Unaffected portrayals buoy up good-natured rom-com
Opposites attract—or, do they? In Joe Nussbaum’s “Prom,” the paths of high school seniors, Nova Prescott (Aimee Teegarden) and Jesse Richter (Thomas McDonnell), aren’t the type that would normally cross.
After all, Nova is the class president who’s destined for great things, while Jesse is the brooding slacker who keeps getting sent to detention for cutting classes. Moreover, she’s set to graduate at the top of her class, while he isn’t even sure if he’ll graduate at all! How disparate can you get?
—And they don’t even like each other! He despises the superficiality of the upcoming prom she can’t seem to stop talking about, while she scoffs at his irresponsible ways and apathy.
But, fate has a way of turning teenage rancor into romance. It doesn’t take long for the star-crossed couple to realize there’s more to each other than meets the eye. You’ve seen all this before? Of course you have. So, to break the monotony, the film also follows Jesse and Nova’s schoolmates, who are just as preoccupied with the anticipated social event as they are.
There’s the two-timing jock who juggles women the way he plays with his soccer ball; the nerdy guy who can’t seem to get any girl to go with him to the prom; the childhood sweethearts who are beginning to outgrow each other; the unkempt outcast who keeps spinning tall tales, and the harmless geek who’s hopelessly in love with his gorgeous lab partner.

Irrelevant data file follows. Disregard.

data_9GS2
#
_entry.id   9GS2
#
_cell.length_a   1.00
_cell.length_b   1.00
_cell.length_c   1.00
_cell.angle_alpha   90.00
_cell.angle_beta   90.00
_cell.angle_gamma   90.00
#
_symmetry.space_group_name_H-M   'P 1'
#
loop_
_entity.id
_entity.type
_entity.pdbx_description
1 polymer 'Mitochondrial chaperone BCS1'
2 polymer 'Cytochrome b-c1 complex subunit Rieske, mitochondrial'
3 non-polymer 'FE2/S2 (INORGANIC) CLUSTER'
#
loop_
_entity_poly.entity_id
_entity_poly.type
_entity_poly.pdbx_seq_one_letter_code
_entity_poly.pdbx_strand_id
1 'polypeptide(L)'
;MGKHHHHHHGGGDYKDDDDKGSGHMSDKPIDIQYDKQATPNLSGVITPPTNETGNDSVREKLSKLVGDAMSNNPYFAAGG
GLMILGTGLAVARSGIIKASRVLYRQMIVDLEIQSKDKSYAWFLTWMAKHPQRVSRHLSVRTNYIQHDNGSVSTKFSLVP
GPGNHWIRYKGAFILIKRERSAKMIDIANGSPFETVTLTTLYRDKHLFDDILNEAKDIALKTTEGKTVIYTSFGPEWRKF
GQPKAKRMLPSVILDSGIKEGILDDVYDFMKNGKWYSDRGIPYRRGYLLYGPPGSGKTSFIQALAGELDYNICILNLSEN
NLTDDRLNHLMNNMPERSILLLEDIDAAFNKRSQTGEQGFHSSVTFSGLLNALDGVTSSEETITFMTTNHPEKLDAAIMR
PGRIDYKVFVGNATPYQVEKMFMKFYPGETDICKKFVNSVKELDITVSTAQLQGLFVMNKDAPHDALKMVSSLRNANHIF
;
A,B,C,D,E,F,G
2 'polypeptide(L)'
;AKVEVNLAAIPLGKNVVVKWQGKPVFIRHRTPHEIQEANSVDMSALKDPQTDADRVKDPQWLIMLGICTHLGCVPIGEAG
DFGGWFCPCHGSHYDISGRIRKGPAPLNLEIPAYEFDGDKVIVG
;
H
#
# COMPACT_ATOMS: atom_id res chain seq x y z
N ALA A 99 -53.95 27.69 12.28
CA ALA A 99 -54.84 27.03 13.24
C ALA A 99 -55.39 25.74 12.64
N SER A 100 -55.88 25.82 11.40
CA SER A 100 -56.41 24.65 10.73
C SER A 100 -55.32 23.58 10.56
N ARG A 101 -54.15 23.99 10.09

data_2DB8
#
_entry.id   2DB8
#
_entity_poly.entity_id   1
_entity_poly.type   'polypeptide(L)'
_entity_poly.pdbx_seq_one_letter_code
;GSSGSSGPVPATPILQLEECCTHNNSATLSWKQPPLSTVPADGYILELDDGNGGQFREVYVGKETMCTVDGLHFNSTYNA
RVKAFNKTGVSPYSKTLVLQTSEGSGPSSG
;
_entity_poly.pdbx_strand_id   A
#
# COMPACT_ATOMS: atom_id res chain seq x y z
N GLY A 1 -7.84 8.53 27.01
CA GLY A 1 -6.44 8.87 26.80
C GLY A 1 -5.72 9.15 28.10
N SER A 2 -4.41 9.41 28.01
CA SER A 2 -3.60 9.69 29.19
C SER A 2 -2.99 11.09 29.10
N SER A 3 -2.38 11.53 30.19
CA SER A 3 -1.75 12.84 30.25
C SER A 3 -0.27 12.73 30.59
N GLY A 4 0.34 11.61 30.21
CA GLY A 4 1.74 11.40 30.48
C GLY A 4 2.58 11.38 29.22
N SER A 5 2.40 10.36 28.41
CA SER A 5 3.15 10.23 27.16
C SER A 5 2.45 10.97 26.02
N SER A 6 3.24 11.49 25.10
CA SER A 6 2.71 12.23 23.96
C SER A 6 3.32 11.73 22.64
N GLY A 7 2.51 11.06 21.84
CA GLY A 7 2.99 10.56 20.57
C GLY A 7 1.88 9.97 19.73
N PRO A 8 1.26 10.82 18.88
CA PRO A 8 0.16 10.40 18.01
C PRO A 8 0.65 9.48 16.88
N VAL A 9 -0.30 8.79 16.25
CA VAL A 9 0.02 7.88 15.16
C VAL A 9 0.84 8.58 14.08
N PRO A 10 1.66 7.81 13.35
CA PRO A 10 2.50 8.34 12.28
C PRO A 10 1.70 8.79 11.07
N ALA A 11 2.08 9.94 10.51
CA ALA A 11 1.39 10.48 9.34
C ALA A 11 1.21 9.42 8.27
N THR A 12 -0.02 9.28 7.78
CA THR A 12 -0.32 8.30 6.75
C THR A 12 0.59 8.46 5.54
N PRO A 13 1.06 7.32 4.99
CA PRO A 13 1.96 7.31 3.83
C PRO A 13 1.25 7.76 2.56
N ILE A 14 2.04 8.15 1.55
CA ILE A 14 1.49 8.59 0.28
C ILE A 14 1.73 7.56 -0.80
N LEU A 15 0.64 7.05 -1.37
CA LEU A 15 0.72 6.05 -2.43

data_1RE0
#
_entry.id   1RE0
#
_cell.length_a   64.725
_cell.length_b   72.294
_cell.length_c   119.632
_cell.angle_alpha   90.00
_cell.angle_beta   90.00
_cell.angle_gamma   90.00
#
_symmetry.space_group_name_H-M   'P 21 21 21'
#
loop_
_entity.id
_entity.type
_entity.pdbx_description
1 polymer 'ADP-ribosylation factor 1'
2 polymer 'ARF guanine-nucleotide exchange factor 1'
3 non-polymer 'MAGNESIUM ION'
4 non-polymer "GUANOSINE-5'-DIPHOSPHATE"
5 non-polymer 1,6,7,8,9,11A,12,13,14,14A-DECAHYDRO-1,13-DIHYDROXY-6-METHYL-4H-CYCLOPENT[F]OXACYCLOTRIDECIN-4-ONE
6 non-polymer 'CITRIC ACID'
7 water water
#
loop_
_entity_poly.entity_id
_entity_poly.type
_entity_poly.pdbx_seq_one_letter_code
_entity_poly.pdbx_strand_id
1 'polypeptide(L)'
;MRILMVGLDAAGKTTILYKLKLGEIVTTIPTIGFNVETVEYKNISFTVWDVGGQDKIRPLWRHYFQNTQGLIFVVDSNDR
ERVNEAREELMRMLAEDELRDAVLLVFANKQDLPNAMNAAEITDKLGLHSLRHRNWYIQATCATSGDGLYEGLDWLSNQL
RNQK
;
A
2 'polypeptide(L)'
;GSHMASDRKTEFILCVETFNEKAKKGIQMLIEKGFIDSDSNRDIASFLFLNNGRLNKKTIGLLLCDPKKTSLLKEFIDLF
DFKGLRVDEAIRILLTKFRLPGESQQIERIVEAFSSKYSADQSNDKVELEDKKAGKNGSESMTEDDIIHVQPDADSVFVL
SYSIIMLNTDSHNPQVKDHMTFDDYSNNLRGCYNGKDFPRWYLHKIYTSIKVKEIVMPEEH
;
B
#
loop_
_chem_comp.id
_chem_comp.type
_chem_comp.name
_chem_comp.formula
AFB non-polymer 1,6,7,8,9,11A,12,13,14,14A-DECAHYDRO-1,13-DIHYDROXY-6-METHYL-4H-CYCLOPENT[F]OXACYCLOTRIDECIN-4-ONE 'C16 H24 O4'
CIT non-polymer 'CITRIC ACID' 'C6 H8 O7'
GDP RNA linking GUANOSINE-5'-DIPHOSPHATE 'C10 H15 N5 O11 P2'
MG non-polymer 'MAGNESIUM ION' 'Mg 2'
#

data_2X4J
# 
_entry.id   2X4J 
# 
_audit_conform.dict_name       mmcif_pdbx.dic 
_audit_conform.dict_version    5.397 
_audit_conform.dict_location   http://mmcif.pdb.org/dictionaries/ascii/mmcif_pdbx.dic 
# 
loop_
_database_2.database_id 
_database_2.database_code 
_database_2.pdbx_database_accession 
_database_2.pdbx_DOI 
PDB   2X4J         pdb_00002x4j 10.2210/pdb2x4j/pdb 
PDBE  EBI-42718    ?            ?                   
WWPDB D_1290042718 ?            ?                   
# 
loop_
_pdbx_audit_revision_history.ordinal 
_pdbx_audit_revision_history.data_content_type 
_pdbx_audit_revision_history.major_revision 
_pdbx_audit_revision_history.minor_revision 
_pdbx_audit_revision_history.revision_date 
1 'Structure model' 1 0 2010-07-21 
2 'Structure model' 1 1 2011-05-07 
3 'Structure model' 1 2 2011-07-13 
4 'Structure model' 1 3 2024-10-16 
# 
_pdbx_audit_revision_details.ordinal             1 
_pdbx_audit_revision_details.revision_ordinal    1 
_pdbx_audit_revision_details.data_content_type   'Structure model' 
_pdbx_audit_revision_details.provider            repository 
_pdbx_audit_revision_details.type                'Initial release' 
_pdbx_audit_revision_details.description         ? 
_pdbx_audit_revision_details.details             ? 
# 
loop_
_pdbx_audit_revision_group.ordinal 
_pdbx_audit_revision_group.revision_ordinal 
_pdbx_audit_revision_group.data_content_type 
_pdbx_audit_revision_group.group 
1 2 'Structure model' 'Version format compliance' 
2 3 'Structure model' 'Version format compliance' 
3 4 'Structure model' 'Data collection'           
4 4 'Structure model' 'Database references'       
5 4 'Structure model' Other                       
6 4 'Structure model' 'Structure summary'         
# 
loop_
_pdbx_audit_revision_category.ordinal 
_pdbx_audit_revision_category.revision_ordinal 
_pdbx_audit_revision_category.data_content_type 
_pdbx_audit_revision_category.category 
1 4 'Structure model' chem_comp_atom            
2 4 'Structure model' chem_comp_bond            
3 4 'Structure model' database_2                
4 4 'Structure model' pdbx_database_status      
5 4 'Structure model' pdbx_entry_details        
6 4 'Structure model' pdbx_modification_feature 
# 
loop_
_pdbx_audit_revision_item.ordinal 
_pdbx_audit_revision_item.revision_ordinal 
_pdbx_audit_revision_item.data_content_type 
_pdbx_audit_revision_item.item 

“Prom” doesn’t have the nasty streak nor the caustic wit of, say, Michael Lehmann’s “Heathers,” Mark Waters’ “Mean Girls,” and more recently, Will Gluck’s “Easy A.” But, for moviegoers who are raring for a less frenetic depiction of high school life, Nussbaum’s good-natured rom-com is a breath of fresh air.
The movie adapts the cinematic sensibility of John Hughes’ poignant teenage flicks (“Pretty in Pink,” “The Breakfast Club”) and Howard Deutch’s “Some Kind of Wonderful,” and is boosted further by the charmingly unaffected portrayals of its attractive cast, led by the promising McDonnell, who wears his heart on his sleeve.
Nussbaum haphazardly brings all their stories together—sometimes, it’s hard to see the point of following all those meandering narrative threads other than the fact that, for many of us, high school was indeed as memorably transitory as it was chaotic—and ultimately life-changing!
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